Cat Dementia: A Very Real & Scary Health Condition Pet Parents Should Watch For

It's hard to picture your adorable kitten becoming an old, gray-haired cat one day, but as a cat parent, you know the day will come and you may even think fondly on her as a grandma cat. Sadly, as our beloved fur-babies get older, their risks of developing age-related diseases or health conditions – like cat dementia – heighten.

Cat dementia (also known as feline cognitive dysfunction) is relatively common among senior cats. According to the ASPCA, "It’s estimated that cognitive decline—referred to as feline cognitive dysfunction, or FCD—affects more than 55% of cats aged 11 to 15 years and more than 80% of cats aged 16 to 20 years."

If you've got a senior cat at home, educating yourself about potential health risks will better prepare you to deal with them and detect them as early as possible.

Here's a breakdown of what feline cognitive dysfunction is, symptoms, and how to treat your beloved aging cat.

What Is Cat Dementia?

Cat dementia is similar to human Alzheimer's disease. It can cause your cat to experience memory loss, behavioral changes, and in some cases hearing or vision loss.

According to Hills Pet Nutrition, "Like any other organ, the brain deteriorates with age. The aging feline brain often starts to show signs of wear and tear between the ages of 10 to 15, after which these signs may seem to accelerate as the disease progresses and the signs become more noticeable."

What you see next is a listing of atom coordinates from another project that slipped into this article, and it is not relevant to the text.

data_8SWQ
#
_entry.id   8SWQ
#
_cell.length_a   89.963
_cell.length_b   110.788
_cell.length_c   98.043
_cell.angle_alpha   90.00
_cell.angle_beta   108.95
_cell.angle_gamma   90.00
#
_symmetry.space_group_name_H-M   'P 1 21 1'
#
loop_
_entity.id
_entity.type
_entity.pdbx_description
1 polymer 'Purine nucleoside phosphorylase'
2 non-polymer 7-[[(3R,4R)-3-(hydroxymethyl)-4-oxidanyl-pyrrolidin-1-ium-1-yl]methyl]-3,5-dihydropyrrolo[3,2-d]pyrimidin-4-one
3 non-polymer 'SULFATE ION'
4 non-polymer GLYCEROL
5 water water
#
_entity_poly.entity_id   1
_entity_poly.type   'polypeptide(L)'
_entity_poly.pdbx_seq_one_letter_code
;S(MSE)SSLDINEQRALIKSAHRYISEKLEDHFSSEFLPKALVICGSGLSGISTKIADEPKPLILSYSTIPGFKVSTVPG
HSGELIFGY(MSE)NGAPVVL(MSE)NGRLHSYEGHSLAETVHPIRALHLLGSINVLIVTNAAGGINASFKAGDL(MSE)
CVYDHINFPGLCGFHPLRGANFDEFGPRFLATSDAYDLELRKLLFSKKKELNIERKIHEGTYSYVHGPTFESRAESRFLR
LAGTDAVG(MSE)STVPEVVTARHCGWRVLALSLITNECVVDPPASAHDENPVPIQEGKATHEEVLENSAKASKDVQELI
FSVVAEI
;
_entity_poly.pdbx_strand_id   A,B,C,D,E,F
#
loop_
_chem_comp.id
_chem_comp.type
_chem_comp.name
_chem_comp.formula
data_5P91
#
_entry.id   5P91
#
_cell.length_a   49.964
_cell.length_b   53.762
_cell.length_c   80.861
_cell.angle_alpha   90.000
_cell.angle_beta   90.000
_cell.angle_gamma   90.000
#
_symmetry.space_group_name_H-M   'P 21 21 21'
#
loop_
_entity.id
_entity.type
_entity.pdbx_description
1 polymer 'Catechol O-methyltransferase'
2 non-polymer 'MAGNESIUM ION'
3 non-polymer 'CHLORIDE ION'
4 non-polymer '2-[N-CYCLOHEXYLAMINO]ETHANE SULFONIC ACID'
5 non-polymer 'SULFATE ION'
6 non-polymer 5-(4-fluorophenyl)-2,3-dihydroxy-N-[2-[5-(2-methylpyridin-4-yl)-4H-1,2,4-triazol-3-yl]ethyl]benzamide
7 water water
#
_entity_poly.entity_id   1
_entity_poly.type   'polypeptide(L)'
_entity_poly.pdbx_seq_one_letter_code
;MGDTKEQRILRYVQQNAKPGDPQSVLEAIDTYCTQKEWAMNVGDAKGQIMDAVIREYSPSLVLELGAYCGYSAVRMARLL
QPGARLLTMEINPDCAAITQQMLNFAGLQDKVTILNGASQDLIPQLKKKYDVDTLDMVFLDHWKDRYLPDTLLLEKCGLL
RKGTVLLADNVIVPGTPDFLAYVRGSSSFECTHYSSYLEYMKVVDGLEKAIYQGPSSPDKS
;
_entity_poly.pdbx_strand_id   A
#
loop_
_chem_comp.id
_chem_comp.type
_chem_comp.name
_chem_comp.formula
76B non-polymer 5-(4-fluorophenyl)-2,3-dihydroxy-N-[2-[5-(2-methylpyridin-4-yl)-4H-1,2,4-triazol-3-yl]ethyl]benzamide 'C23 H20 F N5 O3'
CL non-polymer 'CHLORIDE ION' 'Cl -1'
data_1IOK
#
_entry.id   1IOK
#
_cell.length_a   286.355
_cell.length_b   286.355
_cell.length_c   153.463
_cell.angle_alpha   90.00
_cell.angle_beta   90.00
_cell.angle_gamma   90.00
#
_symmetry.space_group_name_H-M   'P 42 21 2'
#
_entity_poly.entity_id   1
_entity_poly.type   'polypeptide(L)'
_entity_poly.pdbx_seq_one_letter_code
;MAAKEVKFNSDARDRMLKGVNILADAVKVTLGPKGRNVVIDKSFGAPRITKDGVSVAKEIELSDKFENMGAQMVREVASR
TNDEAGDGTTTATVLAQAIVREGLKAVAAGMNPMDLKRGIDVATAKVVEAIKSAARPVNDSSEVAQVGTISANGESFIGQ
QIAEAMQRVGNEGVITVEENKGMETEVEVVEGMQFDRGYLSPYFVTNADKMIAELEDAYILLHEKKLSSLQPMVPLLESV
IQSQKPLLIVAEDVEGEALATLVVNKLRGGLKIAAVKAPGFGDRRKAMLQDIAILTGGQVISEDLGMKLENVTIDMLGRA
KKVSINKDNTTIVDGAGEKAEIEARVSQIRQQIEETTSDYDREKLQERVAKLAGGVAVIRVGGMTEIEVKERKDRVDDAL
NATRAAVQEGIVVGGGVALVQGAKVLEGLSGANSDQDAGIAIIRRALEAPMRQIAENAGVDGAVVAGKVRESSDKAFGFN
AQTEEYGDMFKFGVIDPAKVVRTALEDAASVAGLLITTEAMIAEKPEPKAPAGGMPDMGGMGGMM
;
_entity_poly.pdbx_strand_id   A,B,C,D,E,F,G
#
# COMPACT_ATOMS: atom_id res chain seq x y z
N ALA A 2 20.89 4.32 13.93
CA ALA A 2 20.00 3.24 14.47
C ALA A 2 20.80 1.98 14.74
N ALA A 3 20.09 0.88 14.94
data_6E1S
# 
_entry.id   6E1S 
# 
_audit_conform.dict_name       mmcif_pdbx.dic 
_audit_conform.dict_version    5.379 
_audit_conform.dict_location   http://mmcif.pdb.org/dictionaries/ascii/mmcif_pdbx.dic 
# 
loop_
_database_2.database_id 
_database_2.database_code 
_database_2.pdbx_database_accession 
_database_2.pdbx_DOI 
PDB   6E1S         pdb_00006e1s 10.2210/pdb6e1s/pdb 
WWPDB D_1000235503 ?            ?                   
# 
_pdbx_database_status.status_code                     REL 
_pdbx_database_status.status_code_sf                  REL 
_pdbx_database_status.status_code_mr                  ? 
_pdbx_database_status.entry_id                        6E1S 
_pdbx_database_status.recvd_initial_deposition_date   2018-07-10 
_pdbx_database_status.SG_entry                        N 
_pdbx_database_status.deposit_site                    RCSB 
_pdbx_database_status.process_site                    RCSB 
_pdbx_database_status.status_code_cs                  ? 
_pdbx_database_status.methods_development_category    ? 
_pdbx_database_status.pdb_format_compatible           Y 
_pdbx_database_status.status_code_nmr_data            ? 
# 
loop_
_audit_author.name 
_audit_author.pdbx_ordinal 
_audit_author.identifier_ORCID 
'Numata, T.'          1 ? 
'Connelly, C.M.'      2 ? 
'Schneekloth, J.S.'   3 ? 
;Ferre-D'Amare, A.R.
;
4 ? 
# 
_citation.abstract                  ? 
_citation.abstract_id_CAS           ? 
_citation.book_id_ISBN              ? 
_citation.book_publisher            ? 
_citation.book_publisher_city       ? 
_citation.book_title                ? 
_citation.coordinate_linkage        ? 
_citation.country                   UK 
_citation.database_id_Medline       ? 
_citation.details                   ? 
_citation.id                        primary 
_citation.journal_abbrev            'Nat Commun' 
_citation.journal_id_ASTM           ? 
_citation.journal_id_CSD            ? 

Since FCD is highly common in older cats, cat parents should look out for symptoms as their cats approach age 10 to catch it as soon as possible.

What Are the Symptoms of Cat Dementia?

Every cat is different and no two cases of cat dementia will be exactly the same, but there are common signs that may signal something's wrong and help you detect FCD. A few indicators of cat dementia are:

  • Unprompted loud vocalization
  • Avoiding social interaction with other cats
  • Changes in potty patterns
  • Changes in sleeping patterns
  • Forgetting where her litter box is

According to the Cornell University College of Veterinary Medicine, the behavioral signs of cognitive dysfunction can include:

  • Spatial disorientation
  • Wandering away from home into unfamiliar territory
  • Lack of interest in playing
  • Excessive sleeping
  • Altered cycles of sleep and wakefulness
  • Long periods of staring blankly into space or at walls
  • Indifference to food and water
  • Urinating and defecating outside the litter box
  • Seemingly unprompted episodes of loud vocalizing, frequently in the middle of the night

If you notice symptoms like these in your cat, taking her to the vet can help you rule out any underlying health conditions or illnesses before concluding that FCD may be the culprit. Your vet may also have professional advice to share with you about caring for your senior cat and her unique needs.

Since cat dementia isn't a one-size-fits-all disease, your vet can give you specific information about your cat and what you can do to help her through her hard times.

How Cat Dementia is Treated